“But if life itself is good and pleasant (...) and if one who sees is conscious that he sees, one who hears that he hears, one who walks that he walks, (...) whenever we perceive, we are consciousAristotle. that we perceive, and whenever we think, we are conscious that we think, and to be conscious that we are perceiving or thinking is to be conscious that we exist...
We strive toward an objective analysis of our surroundings inorder to understand our shortcomings and get better.
In 1883, Nietzsche described the idea of the Übermensch/Superman as a goal for humanity.
Nietzsches Overman or Superman is a human being whogenerates values in accordance with data that he collects fromhis environment. He employs his intuition (regarding good andevil) to form values and then tests them empirically and withoutprejudice. That which works, promotes his welfare andhappiness and helps him realize his full range of potentials - isgood. And everything - including values and the Supermanhimself - everything - is transitory, contingent, replaceable,changeable and subject to the continuous scrutiny of Darwiniannatural selection. His values are: self-realization, survival instrength, and continual re-invention. Overcoming is not only aprocess or a mechanism - it constitutes the reason to live.
A 100 years later, Marshall McLuhan analyzes the relationshipbetween us and our surroundings and proclaims that “themedium is the message”.
We become what we behold. We shape our tools and then ourtools shape us. - Marshall McLuhan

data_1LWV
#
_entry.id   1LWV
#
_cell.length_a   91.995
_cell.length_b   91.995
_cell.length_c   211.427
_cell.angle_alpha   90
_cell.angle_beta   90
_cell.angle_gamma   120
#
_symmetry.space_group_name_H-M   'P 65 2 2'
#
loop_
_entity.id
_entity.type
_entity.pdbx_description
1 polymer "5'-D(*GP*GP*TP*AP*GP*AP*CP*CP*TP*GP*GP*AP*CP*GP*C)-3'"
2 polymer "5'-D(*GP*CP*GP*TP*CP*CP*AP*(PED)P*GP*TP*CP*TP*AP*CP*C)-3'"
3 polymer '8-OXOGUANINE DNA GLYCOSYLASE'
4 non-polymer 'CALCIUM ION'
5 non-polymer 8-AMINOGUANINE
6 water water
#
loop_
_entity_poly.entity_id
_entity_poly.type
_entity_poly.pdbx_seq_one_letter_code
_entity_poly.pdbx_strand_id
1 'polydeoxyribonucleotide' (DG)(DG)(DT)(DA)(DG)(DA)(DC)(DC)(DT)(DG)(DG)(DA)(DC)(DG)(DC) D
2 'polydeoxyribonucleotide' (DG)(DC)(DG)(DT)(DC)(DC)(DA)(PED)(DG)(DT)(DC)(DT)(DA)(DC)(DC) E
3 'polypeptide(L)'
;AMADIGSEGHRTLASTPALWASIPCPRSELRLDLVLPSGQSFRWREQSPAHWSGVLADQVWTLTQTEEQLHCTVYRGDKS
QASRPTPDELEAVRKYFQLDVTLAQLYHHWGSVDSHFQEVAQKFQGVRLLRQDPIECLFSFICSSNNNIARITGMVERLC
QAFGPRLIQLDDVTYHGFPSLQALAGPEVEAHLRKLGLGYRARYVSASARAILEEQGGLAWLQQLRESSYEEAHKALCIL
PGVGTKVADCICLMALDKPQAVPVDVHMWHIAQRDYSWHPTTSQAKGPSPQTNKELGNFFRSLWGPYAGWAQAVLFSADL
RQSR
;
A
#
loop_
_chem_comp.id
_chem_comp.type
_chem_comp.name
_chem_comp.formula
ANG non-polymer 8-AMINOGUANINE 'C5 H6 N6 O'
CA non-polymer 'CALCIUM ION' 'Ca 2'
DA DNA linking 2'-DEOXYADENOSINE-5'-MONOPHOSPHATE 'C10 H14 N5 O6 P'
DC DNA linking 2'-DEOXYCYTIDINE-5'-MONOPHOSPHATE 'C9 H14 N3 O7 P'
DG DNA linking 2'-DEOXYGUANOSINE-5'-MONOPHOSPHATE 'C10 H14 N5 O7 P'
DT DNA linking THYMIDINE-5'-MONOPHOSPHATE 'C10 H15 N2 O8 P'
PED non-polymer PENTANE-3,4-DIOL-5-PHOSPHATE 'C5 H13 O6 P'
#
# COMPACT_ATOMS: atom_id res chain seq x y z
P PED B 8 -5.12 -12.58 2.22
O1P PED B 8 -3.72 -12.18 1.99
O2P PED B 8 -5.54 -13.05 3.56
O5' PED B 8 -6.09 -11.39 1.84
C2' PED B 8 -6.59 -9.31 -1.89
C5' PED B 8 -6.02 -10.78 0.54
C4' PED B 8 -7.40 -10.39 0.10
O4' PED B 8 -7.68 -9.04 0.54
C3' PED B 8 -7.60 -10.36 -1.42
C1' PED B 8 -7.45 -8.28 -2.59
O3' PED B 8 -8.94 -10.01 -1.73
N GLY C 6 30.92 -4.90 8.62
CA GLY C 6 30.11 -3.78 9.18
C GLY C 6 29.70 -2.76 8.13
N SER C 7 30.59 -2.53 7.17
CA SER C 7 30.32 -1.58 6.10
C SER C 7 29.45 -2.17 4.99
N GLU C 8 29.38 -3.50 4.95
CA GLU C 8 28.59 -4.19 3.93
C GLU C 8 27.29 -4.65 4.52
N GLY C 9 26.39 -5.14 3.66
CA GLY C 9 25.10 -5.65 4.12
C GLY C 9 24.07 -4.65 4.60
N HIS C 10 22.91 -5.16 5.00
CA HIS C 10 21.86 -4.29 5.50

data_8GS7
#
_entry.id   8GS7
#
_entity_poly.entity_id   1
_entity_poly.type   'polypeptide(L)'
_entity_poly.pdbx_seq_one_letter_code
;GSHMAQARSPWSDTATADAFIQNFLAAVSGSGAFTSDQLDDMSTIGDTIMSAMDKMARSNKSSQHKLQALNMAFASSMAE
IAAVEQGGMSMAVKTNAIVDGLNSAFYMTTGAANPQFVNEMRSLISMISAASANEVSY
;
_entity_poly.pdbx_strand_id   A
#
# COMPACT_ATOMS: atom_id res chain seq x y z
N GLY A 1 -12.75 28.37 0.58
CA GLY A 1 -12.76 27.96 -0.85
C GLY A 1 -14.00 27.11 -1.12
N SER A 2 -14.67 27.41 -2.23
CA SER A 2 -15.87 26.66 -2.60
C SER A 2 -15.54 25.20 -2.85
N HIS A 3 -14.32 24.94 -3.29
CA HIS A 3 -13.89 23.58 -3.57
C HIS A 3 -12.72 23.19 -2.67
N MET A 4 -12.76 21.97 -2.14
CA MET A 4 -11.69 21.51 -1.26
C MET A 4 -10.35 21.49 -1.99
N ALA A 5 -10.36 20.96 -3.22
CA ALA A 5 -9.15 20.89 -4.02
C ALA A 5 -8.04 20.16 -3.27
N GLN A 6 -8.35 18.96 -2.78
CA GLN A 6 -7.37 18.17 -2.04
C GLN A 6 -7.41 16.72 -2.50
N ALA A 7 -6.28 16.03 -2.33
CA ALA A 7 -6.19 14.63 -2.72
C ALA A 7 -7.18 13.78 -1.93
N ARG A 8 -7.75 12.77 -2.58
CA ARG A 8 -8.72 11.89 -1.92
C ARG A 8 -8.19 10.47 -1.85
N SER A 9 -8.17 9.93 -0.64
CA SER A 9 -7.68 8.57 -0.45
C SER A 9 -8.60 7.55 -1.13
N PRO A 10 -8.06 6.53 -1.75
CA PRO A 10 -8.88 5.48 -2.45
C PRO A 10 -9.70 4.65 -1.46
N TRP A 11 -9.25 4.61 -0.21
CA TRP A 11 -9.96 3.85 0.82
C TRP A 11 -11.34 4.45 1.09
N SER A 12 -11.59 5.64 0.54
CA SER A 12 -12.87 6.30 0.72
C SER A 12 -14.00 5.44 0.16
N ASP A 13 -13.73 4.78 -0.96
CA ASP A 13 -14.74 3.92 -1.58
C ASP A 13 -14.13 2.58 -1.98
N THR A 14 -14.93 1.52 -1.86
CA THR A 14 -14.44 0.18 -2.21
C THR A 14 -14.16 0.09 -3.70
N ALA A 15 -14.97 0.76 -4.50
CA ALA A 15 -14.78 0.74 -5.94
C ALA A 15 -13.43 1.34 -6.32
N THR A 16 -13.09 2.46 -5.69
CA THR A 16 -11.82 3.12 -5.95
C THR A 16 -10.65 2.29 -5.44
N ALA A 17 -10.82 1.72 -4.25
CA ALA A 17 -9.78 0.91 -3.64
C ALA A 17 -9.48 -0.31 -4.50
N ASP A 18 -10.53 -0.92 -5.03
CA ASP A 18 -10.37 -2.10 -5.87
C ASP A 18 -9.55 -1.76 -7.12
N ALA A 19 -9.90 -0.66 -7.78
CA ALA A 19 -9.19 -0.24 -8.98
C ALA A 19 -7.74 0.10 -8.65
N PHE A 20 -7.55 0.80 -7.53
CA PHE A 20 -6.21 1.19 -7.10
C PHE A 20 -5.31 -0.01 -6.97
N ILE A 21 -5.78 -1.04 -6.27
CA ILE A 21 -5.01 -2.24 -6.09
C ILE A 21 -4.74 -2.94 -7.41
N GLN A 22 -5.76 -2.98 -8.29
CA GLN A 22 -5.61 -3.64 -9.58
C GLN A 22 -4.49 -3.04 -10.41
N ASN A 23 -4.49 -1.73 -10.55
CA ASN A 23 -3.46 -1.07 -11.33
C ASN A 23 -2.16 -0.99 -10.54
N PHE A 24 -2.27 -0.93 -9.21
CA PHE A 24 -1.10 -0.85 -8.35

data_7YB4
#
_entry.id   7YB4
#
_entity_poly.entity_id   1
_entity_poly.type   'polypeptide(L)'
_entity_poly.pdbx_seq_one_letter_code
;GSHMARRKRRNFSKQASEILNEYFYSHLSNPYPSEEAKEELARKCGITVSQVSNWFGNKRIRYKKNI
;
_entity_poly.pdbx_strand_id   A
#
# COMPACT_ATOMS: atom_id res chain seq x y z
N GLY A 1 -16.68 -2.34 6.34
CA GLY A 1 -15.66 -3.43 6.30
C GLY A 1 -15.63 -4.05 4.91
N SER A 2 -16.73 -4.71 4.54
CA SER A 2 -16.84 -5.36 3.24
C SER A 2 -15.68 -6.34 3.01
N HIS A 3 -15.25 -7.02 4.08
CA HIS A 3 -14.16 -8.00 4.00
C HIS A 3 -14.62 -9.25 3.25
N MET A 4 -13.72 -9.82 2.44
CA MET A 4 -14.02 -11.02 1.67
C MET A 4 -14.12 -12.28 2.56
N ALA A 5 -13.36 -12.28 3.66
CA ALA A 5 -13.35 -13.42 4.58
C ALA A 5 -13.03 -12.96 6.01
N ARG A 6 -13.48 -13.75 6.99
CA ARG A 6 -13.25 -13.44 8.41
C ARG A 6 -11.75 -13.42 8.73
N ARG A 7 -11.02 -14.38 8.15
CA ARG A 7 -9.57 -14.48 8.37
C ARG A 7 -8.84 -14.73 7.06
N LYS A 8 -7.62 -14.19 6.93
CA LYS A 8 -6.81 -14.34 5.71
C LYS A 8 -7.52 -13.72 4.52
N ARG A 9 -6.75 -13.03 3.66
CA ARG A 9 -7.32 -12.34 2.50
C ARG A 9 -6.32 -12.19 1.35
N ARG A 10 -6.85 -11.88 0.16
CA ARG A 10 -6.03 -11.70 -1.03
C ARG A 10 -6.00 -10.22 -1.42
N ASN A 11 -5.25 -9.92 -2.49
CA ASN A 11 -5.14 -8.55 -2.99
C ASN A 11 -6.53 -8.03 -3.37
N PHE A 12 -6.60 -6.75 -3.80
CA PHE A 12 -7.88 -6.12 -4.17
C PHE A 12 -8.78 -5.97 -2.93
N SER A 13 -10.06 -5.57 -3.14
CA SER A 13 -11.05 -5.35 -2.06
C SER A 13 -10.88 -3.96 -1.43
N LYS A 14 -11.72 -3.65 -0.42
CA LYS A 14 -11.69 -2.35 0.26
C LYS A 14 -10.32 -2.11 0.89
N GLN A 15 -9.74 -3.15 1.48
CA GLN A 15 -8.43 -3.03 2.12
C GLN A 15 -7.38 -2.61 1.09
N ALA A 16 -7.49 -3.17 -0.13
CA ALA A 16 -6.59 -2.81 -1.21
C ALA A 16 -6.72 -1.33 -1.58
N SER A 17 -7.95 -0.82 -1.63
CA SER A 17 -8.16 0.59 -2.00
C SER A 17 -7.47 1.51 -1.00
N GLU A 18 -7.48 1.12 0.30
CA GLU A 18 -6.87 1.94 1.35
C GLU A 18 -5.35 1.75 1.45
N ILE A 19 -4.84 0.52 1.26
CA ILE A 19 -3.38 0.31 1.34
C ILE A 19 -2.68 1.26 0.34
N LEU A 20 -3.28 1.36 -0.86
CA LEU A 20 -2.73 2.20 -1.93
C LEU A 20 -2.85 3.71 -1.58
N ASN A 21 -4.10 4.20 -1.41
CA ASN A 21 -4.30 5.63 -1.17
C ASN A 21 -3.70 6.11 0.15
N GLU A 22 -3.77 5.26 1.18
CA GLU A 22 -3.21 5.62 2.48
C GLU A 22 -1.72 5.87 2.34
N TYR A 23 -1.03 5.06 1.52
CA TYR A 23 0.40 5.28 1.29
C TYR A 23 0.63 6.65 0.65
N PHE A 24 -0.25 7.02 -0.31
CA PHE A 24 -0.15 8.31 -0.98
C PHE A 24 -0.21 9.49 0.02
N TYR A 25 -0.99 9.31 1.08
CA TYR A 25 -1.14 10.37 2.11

We’ve always used tools to capture data about our selves.
And ends with the discovery of new information that not only helps usperform tasks faster and better. but anticipates our future needs.
We’ve started whole trends in product design around the tools that cantrack us, and we even came up with a word to describe the drive towardsan objective learning of oneself - the Quantified Self.
The Quantified Self as a term and as a group was formed in 2007 whenKevin Kelly and Gary Wolf, former Wired contributors, began looking atsome new practices that seemed, loosely, to belong together: life logging,personal genomics, location tracking, biometrics. These new tools werebeing developed for many different reasons, but all of them hadsomething in common: they added a computational dimension to ordinaryexistence.
1.Why the fascination with sensing devices?2.How do we track activity?3.Where does my project ﬁt?
An odometer for measuring distance was first described by Vitruviusaround 27 and 23 BC. The Roman empire needed to measure theempire’s roads and thus understand the size of the provinces.
We also have evidence of a Chinese odometer in the form of a mechanical carriage.At one li, a mechanical-driven wooden figure strikes a drum. When ten li is traversed,another wooden figure would strike a bell with its mechanical-operated arm.
Pedometers were popular in the 18th and 19th centuries.The modern-day pedometer is commonly attributed to Thomas Jefferson.
Today pedometers come in thousands of packages and withinproducts, helping us measure our all-day activity.
Tracking is a powerful tool.Measuring accomplishments makes heroes out of all of us.
What we trackType of activityLevel/FrequencyTime/DurationLocation